Defendants testified in their own behalf and denied the burglary. They explained that they left a tavern in which they had been drinking at 10:30 P.M. and discovered that the Oldsmobile was missing. Although they attempted to explain the presence of the stolen property by testifying that the car itself had been stolen earlier in the evening, they were contradicted by two witnesses who saw them in the car a half hour after it was supposedly missing. They also testified that they called several relatives concerning the whereabouts of the car which was confirmed by the relatives' testimony. They further testified that they were in the area where the Oldsmobile was parked because a friend had told them he had seen the car near there and they said they had driven there in Barnes's Ford. This testimony differed from the explanation which they had given to the police. When questioned they had said that they had arrived in the area by bus and on the following day they told conflicting stores as to how they reached the bus.
It is well settled that the recent, exclusive and unexplained possession of stolen property by an accused gives rise to an inference of guilt, absent other facts and circumstances which leave in the mind of the jury a reasonable doubt as to guilt. (People v. Pride, 16 Ill. 2d 82.) The jury did not believe defendants' explanation of how the stolen property got into the car. We cannot say that the jury was not justified in finding them guilty of burglary.
Defendants also contend that a defense witness was improperly impeached by showing a conviction of a felony when he was a juvenile. When asked if he had ever been convicted of a felony, the witness responded that as a juvenile of 15 he was convicted of burglary. Conviction of crimes can, of course, be shown for the purpose of affecting the credibility of a witness, (Ill. Rev. Stat. 1959, chap. 38, par. 734,) and the prior conviction of a witness other *567 than a defendant may be shown on cross-examination. (People v. Moses, 11 Ill. 2d 84.) The question asked by the prosecution was proper. The answer of the witness was not responsive and he volunteered the matter now complained of. The cross-examination of this witness by the prosecution was proper.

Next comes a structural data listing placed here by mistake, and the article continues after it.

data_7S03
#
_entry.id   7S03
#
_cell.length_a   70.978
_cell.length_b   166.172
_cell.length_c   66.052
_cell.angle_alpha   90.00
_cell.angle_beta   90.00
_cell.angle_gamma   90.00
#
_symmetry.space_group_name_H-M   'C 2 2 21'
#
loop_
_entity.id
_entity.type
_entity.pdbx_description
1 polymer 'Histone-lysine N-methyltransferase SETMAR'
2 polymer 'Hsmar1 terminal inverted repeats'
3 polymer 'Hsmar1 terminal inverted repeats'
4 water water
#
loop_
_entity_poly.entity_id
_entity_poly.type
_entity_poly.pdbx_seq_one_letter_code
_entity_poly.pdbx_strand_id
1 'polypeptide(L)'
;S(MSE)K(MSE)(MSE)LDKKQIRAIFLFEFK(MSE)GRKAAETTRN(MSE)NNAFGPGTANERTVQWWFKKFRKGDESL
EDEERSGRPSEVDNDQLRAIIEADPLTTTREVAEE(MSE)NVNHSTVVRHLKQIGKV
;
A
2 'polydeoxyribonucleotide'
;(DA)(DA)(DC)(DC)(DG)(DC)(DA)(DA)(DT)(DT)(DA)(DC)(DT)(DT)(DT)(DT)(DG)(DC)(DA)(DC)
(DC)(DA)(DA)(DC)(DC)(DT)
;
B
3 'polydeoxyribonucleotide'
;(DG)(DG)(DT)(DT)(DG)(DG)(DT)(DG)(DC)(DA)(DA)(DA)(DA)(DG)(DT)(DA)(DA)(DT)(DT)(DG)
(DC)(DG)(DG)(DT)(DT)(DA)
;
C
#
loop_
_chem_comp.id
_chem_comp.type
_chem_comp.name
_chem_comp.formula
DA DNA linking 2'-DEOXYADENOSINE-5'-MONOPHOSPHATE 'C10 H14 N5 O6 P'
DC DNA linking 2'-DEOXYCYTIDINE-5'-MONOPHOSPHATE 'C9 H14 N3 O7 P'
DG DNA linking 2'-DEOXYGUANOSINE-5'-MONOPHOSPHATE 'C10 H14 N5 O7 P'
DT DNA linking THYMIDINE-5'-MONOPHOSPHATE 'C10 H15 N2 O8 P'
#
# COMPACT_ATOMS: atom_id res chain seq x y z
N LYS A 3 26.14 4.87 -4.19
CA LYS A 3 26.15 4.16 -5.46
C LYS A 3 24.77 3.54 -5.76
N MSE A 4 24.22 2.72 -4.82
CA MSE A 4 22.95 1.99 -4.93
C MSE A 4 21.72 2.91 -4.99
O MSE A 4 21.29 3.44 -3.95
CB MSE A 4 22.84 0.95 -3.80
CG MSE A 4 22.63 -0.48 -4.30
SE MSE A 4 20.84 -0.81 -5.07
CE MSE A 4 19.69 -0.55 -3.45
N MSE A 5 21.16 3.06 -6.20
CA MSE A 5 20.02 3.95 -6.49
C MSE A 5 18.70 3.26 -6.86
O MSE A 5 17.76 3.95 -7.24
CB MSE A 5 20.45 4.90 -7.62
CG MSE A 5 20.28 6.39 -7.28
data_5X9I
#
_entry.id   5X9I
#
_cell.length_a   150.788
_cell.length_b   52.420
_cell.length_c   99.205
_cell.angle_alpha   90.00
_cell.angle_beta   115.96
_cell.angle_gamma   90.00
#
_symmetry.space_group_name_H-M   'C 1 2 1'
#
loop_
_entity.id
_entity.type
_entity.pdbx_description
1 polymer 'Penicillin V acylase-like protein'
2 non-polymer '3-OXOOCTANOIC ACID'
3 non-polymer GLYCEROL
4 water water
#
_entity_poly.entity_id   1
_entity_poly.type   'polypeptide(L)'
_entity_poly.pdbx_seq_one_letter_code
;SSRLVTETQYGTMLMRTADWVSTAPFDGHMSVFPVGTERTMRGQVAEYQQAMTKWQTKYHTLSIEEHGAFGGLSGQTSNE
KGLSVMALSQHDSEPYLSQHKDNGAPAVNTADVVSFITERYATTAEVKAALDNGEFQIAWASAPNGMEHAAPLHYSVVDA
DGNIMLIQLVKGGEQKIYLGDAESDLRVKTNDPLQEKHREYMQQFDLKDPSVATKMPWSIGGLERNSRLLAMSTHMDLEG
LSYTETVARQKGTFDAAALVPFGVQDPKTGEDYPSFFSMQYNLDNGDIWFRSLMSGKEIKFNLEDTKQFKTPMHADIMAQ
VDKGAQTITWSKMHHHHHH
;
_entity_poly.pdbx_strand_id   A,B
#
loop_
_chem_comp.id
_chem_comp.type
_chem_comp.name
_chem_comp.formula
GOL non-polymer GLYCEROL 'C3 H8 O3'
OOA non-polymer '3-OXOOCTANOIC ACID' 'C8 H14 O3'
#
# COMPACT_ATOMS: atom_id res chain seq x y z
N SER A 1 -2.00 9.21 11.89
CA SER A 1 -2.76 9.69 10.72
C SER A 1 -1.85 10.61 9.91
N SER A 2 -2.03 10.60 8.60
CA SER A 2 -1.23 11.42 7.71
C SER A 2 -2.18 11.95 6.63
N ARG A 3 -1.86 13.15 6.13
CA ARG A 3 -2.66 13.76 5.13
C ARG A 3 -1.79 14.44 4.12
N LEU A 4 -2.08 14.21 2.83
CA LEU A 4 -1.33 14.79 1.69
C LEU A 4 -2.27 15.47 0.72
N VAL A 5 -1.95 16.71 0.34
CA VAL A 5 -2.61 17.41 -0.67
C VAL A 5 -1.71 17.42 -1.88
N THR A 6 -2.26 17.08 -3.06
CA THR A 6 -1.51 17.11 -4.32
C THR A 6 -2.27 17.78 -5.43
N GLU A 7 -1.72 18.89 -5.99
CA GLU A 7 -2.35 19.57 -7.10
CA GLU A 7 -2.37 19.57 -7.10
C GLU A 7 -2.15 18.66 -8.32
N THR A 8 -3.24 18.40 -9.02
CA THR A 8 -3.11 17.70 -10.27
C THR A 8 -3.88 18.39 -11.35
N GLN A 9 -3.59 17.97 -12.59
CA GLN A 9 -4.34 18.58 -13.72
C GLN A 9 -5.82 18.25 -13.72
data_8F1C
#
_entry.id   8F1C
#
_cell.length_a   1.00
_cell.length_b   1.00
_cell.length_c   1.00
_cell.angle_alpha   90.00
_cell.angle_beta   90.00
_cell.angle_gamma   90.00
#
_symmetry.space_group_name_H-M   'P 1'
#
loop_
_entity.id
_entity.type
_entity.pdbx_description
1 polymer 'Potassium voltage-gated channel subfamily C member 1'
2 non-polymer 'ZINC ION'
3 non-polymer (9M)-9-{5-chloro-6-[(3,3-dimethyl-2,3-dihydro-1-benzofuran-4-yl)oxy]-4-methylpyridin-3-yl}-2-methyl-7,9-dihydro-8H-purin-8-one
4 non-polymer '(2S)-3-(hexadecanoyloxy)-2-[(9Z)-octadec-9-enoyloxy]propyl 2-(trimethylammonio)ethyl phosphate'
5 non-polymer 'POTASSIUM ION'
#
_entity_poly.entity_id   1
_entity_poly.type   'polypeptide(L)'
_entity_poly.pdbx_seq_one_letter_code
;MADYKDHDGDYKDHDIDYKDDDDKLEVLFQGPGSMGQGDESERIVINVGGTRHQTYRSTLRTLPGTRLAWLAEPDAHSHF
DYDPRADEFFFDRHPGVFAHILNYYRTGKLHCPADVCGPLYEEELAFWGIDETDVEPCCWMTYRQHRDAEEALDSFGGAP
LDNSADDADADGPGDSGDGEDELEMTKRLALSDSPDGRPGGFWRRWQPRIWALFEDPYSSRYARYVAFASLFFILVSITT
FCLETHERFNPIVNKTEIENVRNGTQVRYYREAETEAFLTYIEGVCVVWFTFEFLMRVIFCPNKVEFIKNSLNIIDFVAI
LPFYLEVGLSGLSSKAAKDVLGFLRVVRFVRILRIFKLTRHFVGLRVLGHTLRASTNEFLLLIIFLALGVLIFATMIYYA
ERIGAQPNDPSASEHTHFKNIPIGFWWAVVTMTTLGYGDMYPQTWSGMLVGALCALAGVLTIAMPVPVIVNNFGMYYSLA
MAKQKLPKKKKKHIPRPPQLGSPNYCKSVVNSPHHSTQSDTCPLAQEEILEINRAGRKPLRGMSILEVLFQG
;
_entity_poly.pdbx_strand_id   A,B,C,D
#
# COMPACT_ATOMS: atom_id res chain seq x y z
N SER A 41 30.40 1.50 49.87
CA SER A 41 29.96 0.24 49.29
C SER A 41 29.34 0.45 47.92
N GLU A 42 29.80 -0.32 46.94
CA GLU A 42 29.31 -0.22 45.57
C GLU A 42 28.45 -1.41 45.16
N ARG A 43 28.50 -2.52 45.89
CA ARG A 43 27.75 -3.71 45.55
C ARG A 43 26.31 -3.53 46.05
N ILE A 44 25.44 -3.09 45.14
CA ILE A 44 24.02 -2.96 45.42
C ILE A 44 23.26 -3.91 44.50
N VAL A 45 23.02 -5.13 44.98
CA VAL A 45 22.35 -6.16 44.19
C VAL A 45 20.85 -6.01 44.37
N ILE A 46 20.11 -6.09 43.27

Other errors are asserted by defendants but they are not argued in the brief. Although a point made but not argued may be considered waived (Supreme Court Rule 39), we have nevertheless considered these alleged errors and find them without merit. Defendants also argue that the court erred in unduly limiting the cross-examination of the police officers who testified. However, there is no showing as to how it was limited or of the supposed effect of such limitation. Where counsel does not point out or specifically argue the trial error, the court has no duty to enter upon an independent investigation in order to determine its nature. People v. Smith, 404 Ill. 125.
Since the defendants' guilt has been established beyond a reasonable doubt and the record is free from error, the judgments of the circuit court of Winnebago County are affirmed.